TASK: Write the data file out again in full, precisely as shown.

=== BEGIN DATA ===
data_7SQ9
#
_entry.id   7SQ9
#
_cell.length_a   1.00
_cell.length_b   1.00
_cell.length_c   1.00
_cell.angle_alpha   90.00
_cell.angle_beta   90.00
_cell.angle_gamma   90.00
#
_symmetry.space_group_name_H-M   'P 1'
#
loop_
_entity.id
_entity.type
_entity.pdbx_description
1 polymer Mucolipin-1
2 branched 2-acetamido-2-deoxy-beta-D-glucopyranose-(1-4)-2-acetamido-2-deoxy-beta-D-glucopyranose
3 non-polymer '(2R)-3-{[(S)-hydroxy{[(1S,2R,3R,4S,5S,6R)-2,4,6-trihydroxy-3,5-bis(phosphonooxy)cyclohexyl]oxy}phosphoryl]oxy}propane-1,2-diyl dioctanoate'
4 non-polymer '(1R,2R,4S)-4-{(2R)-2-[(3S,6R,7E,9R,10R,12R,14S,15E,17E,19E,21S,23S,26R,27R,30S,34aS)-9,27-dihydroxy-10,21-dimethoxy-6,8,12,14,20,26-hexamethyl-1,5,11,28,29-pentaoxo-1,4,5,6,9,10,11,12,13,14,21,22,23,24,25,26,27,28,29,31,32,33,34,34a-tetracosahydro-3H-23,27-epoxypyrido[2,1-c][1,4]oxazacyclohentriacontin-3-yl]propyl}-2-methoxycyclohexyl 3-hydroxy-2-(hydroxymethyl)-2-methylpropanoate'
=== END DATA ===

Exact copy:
data_7SQ9
#
_entry.id   7SQ9
#
_cell.length_a   1.00
_cell.length_b   1.00
_cell.length_c   1.00
_cell.angle_alpha   90.00
_cell.angle_beta   90.00
_cell.angle_gamma   90.00
#
_symmetry.space_group_name_H-M   'P 1'
#
loop_
_entity.id
_entity.type
_entity.pdbx_description
1 polymer Mucolipin-1
2 branched 2-acetamido-2-deoxy-beta-D-glucopyranose-(1-4)-2-acetamido-2-deoxy-beta-D-glucopyranose
3 non-polymer '(2R)-3-{[(S)-hydroxy{[(1S,2R,3R,4S,5S,6R)-2,4,6-trihydroxy-3,5-bis(phosphonooxy)cyclohexyl]oxy}phosphoryl]oxy}propane-1,2-diyl dioctanoate'
4 non-polymer '(1R,2R,4S)-4-{(2R)-2-[(3S,6R,7E,9R,10R,12R,14S,15E,17E,19E,21S,23S,26R,27R,30S,34aS)-9,27-dihydroxy-10,21-dimethoxy-6,8,12,14,20,26-hexamethyl-1,5,11,28,29-pentaoxo-1,4,5,6,9,10,11,12,13,14,21,22,23,24,25,26,27,28,29,31,32,33,34,34a-tetracosahydro-3H-23,27-epoxypyrido[2,1-c][1,4]oxazacyclohentriacontin-3-yl]propyl}-2-methoxycyclohexyl 3-hydroxy-2-(hydroxymethyl)-2-methylpropanoate'